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A Forgotten Monument.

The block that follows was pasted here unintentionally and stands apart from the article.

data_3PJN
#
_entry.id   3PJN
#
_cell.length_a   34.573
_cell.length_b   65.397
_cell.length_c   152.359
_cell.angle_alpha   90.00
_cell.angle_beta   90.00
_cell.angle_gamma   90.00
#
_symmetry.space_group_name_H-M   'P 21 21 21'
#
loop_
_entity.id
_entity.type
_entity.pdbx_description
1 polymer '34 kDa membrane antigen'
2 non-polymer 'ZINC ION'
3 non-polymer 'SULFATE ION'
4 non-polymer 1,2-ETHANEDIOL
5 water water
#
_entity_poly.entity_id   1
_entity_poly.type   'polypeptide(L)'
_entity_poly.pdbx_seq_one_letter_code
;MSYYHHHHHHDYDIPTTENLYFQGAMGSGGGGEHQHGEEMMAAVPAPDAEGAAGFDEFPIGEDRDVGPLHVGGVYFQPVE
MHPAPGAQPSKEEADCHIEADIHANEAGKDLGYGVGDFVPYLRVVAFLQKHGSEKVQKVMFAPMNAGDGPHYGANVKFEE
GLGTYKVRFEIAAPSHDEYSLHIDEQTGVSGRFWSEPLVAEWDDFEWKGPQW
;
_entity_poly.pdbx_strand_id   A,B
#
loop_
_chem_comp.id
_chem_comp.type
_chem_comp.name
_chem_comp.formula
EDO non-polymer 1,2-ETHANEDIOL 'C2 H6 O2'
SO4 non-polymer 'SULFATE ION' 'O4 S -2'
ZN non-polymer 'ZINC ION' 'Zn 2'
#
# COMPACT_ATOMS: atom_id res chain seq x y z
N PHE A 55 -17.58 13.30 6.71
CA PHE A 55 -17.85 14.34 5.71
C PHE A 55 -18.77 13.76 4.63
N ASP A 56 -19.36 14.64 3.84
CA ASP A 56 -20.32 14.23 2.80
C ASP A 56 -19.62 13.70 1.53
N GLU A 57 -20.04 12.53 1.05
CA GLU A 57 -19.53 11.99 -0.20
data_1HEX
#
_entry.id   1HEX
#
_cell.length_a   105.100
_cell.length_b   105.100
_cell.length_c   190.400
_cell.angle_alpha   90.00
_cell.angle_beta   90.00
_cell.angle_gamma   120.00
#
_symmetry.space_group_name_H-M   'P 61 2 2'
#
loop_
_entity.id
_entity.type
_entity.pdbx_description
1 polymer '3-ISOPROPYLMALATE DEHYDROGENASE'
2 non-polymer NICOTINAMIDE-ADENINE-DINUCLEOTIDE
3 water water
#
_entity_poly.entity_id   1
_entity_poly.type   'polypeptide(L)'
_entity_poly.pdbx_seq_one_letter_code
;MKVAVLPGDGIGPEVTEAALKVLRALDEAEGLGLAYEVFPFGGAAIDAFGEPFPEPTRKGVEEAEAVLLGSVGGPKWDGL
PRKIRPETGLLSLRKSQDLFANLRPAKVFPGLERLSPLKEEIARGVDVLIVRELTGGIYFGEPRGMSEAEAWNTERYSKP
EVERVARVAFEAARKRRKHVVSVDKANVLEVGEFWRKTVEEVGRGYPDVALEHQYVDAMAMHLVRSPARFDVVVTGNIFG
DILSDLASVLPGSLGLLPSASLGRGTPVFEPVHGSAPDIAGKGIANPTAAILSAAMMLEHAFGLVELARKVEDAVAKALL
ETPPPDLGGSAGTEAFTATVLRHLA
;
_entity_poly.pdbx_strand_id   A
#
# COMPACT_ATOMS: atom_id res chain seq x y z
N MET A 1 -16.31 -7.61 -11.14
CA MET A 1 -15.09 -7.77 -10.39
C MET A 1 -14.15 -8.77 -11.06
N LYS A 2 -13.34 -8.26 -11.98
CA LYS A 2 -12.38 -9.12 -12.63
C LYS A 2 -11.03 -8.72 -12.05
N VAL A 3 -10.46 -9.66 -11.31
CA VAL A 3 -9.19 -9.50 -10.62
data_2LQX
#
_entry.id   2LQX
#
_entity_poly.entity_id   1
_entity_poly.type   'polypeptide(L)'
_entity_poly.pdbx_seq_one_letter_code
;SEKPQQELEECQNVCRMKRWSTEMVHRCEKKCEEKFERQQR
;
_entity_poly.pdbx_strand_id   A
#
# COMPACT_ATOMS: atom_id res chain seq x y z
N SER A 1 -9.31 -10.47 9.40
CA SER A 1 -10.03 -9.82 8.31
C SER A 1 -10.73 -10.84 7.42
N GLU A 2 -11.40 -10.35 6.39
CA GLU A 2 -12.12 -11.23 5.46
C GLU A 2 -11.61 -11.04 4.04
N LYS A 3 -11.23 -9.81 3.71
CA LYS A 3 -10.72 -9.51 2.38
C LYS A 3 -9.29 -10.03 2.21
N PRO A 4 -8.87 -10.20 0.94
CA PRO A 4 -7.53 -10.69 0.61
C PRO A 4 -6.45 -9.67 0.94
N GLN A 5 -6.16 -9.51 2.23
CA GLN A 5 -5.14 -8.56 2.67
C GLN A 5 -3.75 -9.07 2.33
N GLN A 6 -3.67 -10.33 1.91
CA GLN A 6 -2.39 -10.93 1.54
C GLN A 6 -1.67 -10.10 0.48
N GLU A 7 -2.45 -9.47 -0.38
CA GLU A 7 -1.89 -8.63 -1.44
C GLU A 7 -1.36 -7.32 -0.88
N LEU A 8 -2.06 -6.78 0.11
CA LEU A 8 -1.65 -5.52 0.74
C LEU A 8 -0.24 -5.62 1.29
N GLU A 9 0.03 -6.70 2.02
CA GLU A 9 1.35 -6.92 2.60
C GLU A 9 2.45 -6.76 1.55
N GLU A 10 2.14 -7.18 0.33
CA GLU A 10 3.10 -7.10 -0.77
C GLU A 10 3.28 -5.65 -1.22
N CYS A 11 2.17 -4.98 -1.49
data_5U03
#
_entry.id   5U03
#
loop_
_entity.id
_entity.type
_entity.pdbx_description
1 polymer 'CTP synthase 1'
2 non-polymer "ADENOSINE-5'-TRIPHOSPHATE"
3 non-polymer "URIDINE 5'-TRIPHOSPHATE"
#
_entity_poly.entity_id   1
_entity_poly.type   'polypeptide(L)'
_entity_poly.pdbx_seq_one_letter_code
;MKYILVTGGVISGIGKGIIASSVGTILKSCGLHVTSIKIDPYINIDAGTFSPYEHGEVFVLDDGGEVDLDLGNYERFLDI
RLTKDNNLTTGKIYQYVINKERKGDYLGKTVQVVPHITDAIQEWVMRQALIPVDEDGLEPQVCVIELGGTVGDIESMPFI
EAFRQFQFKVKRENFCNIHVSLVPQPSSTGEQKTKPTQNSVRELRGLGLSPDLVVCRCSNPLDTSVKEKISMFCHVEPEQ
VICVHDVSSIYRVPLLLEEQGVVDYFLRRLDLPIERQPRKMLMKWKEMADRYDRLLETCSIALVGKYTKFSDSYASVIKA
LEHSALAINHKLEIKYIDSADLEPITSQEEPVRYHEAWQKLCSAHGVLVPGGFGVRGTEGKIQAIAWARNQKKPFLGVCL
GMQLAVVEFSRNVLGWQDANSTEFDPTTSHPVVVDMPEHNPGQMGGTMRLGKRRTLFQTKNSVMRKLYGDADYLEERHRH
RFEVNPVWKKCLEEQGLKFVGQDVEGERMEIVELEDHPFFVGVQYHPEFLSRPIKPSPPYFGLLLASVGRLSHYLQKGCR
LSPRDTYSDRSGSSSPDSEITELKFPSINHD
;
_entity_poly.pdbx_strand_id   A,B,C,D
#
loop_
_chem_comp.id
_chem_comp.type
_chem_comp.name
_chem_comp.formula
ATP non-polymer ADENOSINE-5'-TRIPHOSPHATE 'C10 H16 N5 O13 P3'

A Washington monument that was never erected occupied the attention of the citizens of New York In 1S47. It was to tower far above any other structure that It migfct be seen many miles out at sea. Several thousand dollars were actually raised and the cornerstone was laid with ceremony in Hamilton square, which covered the blocks now contained between Third and Fifth avenues. Sixty-six; h and Sixty-ninth streets. This was before Central park had been outlined. Ham ilton square was a portion of the old common lands of the city It is not j known what became of the Washing- ! ton monument cornerstone. The mon ument association gradually ceased to ' exist The $1,000,000 monument was forgotten, and when the ground once known as Hamilton square was cut up and the streets run through no record remains as to what was done with th<* cornerstone and Its leaden box filled *dth memorials of the city in 1847.— Exchange. Ata Nail* and Pin*. | Cases of the presence of foreign j bodies in the stomach are not at all I rare, but It is seldom that such a case I as that recorded by Dr. A. H. Vander 1 vlt and Dr. H. P. Mills Is reported, says the London Lancet. A mulatto woman, aged thirty-three years, was admitted Into an asylum for acute mania ending In dementia, and she died seven years later, but she had never had any signs of disease of the | digestive system. She was often seen | to pick up nails and pins, but was j never seen to swallow any. At the | necropsy the stomach stretched down j to the left iliac fossa in the form of a j long pouch, in which lay a mass of j foreign bodies, weighing five pounds, ( and consisting of more than 1,400 j nails, screws, thimbles and other ob ; Jects. Some other foreign bodies had made their way through the wall of the stomach and had caused the for mation of adhesions. London aa a Frenchman Soes It. The little French boy has every op portunity of getting an engaging idea of London. In a recent volume of French and general geography, which has run Into several editions, the com pller gives an Enolisb reading from the works of M. Fmault, whoever he may be. And the little French boy is told concerning the London of this cen tury that there are in the best parts of our unhappy city "whole streets formed of dens dug out of the soil which itself was only a mass of rub blah." And again, "A little further on bands of half starved men without fire I or shelter take refuge In gypsy vans, which vans are buried up to the axle trees In mud." People also Bleep in wheellesa cabs, for which they pay 11 rent of 12Mj cents a week. We I-on doners should not have known any thing about thia if M. ISnault had not told us.—London Chronicle. Why a Cat'# Eyas Glow In the Dark. The eyes of n cat shine In the dark not because they produce/light, for they do not. but because they reflect all the llffht that may reach thorn. If the tat he In a totally dnrk room you cannot see Its eyes. It Ih only when there Is at least a glimmer of light that these glow. The animal must be looking almost directly at you. What ever light there be must come from% about behind or above 3*011. The rat's eye Is a powerful lens with a reflector behind It. This gathers the rays and concentrates them In a horizontal beam. It Is possible that these shin Ing eyes exercise a sort of hypnotic fascination for mice and rats. It may also be that the ray they cast, slender and faint though it be. serves to light up their prey sufficiently for thfeir keen eyes to see It.—New York World. Carlyle and Indigestion. Carlyle suffered from what he called biliousness during the greater part of his life,-J>ut Sir Richard Quain, one of his physicians, has left if on record that this was largely due to overin dulgence in gingerbread. Apparently Carlyle considered indigestion an es sential part in the makeup of a reform er, for in his critical examination of alleged portraits of John Knox he re jects one expressly on the ground that the individual represented was too ob viously "eupeptic." He Wanted to Get In. Butler—There's a man below to see you. sir. May berry—What did you tell him? Butler—I told him you told me. if it was a lady, to say you were in, and if it was a man to say you were out. May berry—What did he say then? Butler—He said to tell you be was a lady.—Harvard Lampoon. The Phrase Illustrated. Ragged Rogers—Hear about Dusty? He picked up a quarter, got roariu' I drunk, an' the judge sent him up for ninety days. Frayed Philip—Gee! Dat's wbnt you might call trouble from an unexpected quarter. —Boston Transcript. Logical. The Tramp—My pal says as 'ow you've just give "im sixpence fer 'avln' one leg. The Old Lrffly— Yes. £ did. The Tramp Well. then, gi' me a shil lin', cos I've got two.—London Sketch. Rubbers. (. "Have you any rubber articles?" asked the man entering the store. "Surely," replied the salesman. "We have a fine line of opera glasses."— lockers Statesman. When Enough Is Too Much. "Come on home. Dick; don't yon know when you've got enough?" ^Gteorgfe, I never know anything irfcen I've got enough."—Life. Squirrels as Tree Planters. Contrary to common beiief. the gray squirrels of the United States do not lay up their winter store of nuts In | mass, but bury cm h one separate and ' apart |rom the rest, and ,for this rea son they are nature's most important chestnut, hickory and walnut tree j planters. The nuts are hiddeu in the I ground, often at a considerable dis | tance from one another, and either by instinct or a remarkable memory the squirrels will penetrate through sev eral feet of snow when in want of food and seldom if ever fail to find j the hidden treasures. They do not need or use the one-tenth part of the provender they have hidden away in the ground, and what they do not con sume germinates the next spring, and in this way we get our uniform nut tree forests, which would otherwise grow in clusters under the parent tree where the nuts have fallen. In their burying operations squirrels often cov er a large area of ground, seeking the most favorable spots for hiding their food. This accounts for*trees spring ing up in the most diverse places.— I Harper's Weekly. A Mediterranean Phenomenon. Mirages are common In many parts of the world, such phenomena being familiar to travelers In the tropics as well as in the arctic regions and on deserts Just the same as upon the wa ters of lakes, seas and oceans. The most peculiar of the whole list of at mospherlc illusions is that species of mirage called the fata morgana, which is peculiar to that portion of the Medi terranean sea which lies off the coast of Calabria* between Italy and Sicily Exhibitions of the fata morgana are the roost fantastic spectacles J magi nable. If a city is presented to view some of the buildings are seen stand ing in their natural positions, while those adjoining may be standing at every conceivable angle or are com pletely inverted. The morgana has been known since before the time of Christ and has always been viewed with awe by superstitious people. A Judicial Sport. On a cold October night in 1882 a tall, elderly man with white side whiskers and almost ministerial dig nity hurried noiselessly up to the desk of the Arlington hotel, in Washington He seemed to be laboring under in tense emotion. He caught his breath and asked hoarsely: "Have you heard the score of the Yale-Harvard game?" "Yes, sir," replied the clerk—"Yale. 6; Harvard, 0." The old man's face became wreathed I In smiles. He fairly hugged himself I with delight "Just as I predicted !" he chuckled. "Won't 1 rub it lr* on Shorty Gray, though 1" And lie danced out of the lobby Mko a two-year-old. He was the late Justice Shirna. and Shorty Gray was his colleague, who had Insisted that Harvard would win —Chicago Record-Herald. Old Time London Ruffians. At the beginning of the eighteenth century a number of ruffianly young men of the higher classes called by I Swift "a race of rakes (hat play the devil about the (own every night" known as "Mohocks," infested London, sallying out drunk into (he streets, ear rj'ing short clubs loaded with lead at both ends and perpetrating shame ful cruelties upon peaceable passers by. wantonly wounding and disfiguring flu men and subjecting all alike to atro cious Insults. Lecky says that ma trons inclosed in barrels were rolled down the steep and stony Snow hill Watchmen were unmercifully beaten, and their noses were slit. Coaches and chairs were overturned on rubbish heaps, and country gentlemen visiting the theaters had to be accompanied by their armed retainers as if In time of war.—Pearson's Weekly. About Temperature. The best authorities on the science of meteorology tell us that without the various changes in the temperature there would be a perfect calm at all times in all parts of the globe. A uui form and unvarying barometric pres sure would everywhere prevail, and there would be no changes of seasons no evaporation or condensation, no clouds and no rain. In short, without changes ot temperature which "vve sometimes think so uncomfortable the atmosphere would soon become poison ous, stagnant and incapable of sus taining human life. His Ailment. Tommy's Aunt—Won't you hare an other piece of cake. Tommy? Tommy (on a visit)—No. I thank you. Tommy's Aunt—You seem to be guf fering from loss of appetite. Tommy—That ain't loss of appetite What I'm sufferin' from Is politeness —Judge. Her Job Safe. "If you keep on annoy tig the mis i sus," said the butler, "she's liable to discharge you." i "She can't." replied the cook. "We i had a beautiful quarrel this morning. | and we're not on speaking terms. j Washington Star Good Luck. Elsie—Mamma's so disappointed. Her j cake didn't turn out as well as she ex ! pected. Tommy—Oh. jiood luck! Then we can have as much of it as we want The Toney Life. Hokus—Dasha way gets all his mail ; at the club, doesn't he? Pokus—Yes. ! his wife even sends him her "at home" I cards there.—Town Topics. The cleverest of all devils is oppor j tujjity.- Vieland. The Astor Home In New York and Those Most Interested In Colonel John Jacob Astor's Will. VINCENT I ASVOR MfcSAVfc 1 jWU-UKG ASTQR\ photo of Mr*. Avh Wllllnn Astor rov»vr\RhL. u> American J-*reas AHau-.latVoiY MRS.JOVW "1 jOfxCQQ PSTORl S OFTEN |? MAKES \ * A QUICK NEED FOR THE CURE THAT'S SURE DR. KING'S NEW DISCOVERY ——— FOR ———— COUGHS AND COLDS WHOOPING COUGH AND ALL TROUBLES OF THROAT AND LUNGS PROMPT USE WILL OFTEN PREVENT PNEUMONIA AND CONSUMPTION PRICE 50c and $1.00 SOLD AND GUARANTEED BY CURLIN'S TWO DRUG STORES HOT WEATHER CALLS FOR THE Jewel Fireless Cooker SOLD BY - % Howell Hardware Co. Getting the Bes< in feed Jb an easy matter lt\ you come hero. You willI find it al n*ays wholesome! and nourishing and that isl why OUR FEED WINS. Or dinary feed often . contalnsl dirt and foreign matter whichI injure^ the stock. Use our/ feed and see your Mock/ thrive. lUUE cm CO.1 L_L Wholesale and Retail / y LOOKING "FEED? WcHaveThe Best. . I <■ ''J- m r !. Jl SHAKESPBAJiE CLUB. Lesson for May 16th. Macbeth V. J# Characterization of Macduff, Mrs. H. T. Livingston. Characterization of Lady Mac beth, Miss Mattio Mfddloton. j Characterization of Macbeth, Mrs. I C. VV. Simpson. j 1. Duration of play? 2. Contrast the Lady Macbeth of Act V with the one of Act If. Are we surprised at revelations made of 'her changed state in Act V? 3. Purposes of sleep walking scene? Its rank? 4. Why is Aact V written in prose? What other great character of Shakespeare uses prose at last appearance? 5. Comment upon fact that last appearances of Macbeth and wife as widely separated, and that deaths occur apart. 6. Effect upon Macbeth of an nouncement of Lady Macbeth's death? 7. Cause of Lady Macbeth's death—remorse or physical Bhock? 8. Contrast and account for pop ular appreciation of battle scenes in Shakespeare's time and now. 9. Why does Macduff rather than Malcolm kill Macbeth? 10. Has this play a force of final suspense? What is the catastrophe? Is this a play of double chief char acter? Title of Act V? 11. Attitude of public towards stage at time Macbeth was written? 12. Do any of Macbeth's ejirlier and nobler traits reappear in Act V? Do w© ever wholly lose sympa thy for him? 13. Important effects of crime upon character of Macbeth? Upon character of Lady Macbeth? Do they show remorse? ^ If remorseful, what do you suppose each one most re- j grets? Is it necessary in great dra- j ma that the erring one repent? : 14. Contrast nemesis of ancient with that of Shakespearean trage- j 15. Effect upon probability of play of supernatural element, number and repulsiveness of crimes, rapid character, deterioration, etc.? 16. Problems of the tragedy? 17. Rank of Macbeth among great tragedies? Wherein lies its greatness? MABEL SMITH, Leader. J. E. McKoen. 1301 Cleveland street, Wichita. Kansas, reports: "I suffered from kidney trouble, had severe pains across my back, and was all played out. T began tak ng Foley Kidney Pills and soon there was a decided improvement. Finally the pain left entirely and I am fully cured of all my kidney trouble. Curlin Drug Co., north side square, Curlin Pharmacy, forest side square. dfcw Woodmen Notice. All members of Kim Camp No.j 46. W. O. W., aV'3 rcquostod to meet at the hall Sunday morning, May 12. at 10:30 sharp to go in a body to the Main Street Christian church where the memorial sermon will b'? preached by Rev. A. C. Parker. AJso to meet at the hall promptly at 2:30 p. m. the same day to pro ceed to the cemetery for the decor- I at Ion and unveiling services whtcn will take place at 3:30. W. O. Cl'RFllK. *C C. J. AT. BROWNLOW, Clerk. Come and Uo. i vy you are "'interested Vu b\a.c\t) \\and, come and go with us to ae'A I the Bishop country in Nueces couri-' I t.y. We will leave Waxahachie Sat | urday night at 8:30 over the Katy. |As good jjlaok land as any in Ellis county and fully as productive and lies better. Guaranteed as desnrtbed I , or f/je expense of trip refunded. Write us at Waxahachie and we will n see you personally and tell you i about it. /I CLAUDE WAKE J. AND and /( D. W. TAYLOR. 3Op If you belch up a bitter tasting 'liquid it is a sign of bad digestion. A dose or two of Herbine will cor- ' rect the disorder. It stimulates di gestion and purifies the bowels. , Price 50c. Sold by Curlin's Two Drug Stores. x 1 See that liquid soap and holder. Always clean, strtctly sanitary. F. >. Cronk Co. it New up-to-date millinery at the Leader. tf j NOW ON SALE 83 — MEN'S SPRING SUITS — 83 Regular 18.50, 20.00, 22.50 and 25.00, all A4 f" ft ft good styles and*patterns, most all sizes jk I *1 Illl represented in this lot, now - - - - l|r IViW 90 Pairs Men's Trousers Odds and Ends, hut most all sizes represented in this lot—regular price 2.50 to 5.00. 5.00 Trousers This sale 4 00 Trousers This sale 3.50 Trousers This sale 3.00 Trousers This salt1 2.50 Trousers This sale 2.50 2.00 1.75 1.50 1.25 115 Men's Dress Shirts White, plain and pleated bos(Trns; also colored neg ligee or pleated. These are nearly all good pat terns, in both light and dark figured and stripes, madras cloths. We haven't all sizes in the different patterns, hut can give any size from 14 to 17. These shifts are out of our stock and sold regularly at 1.00, 1.25, and 1.50—^Choice of the lot while they last. 140 Pairs Men's Oxfords Consisting of vici, kid, gun metal, patent and tan, lace and button, and a good assortment of styles; sizes 6 to 11. Regular price of these shoes range from 3.00 to 5.00, you can't go wrong when you buy for $2.45 125 Pairs Ladies Slippers All sizes up to 6—B, C and D lasts. Only two or three pairs of a kind left of each lot, which accounts for this big cut in the price. Odds and ends always accumulate in the best selling stocks first. Regular price 2.50, 3.00, 3.50 and 4.00, while they last $1.95 ,J. S. Campbell & Co.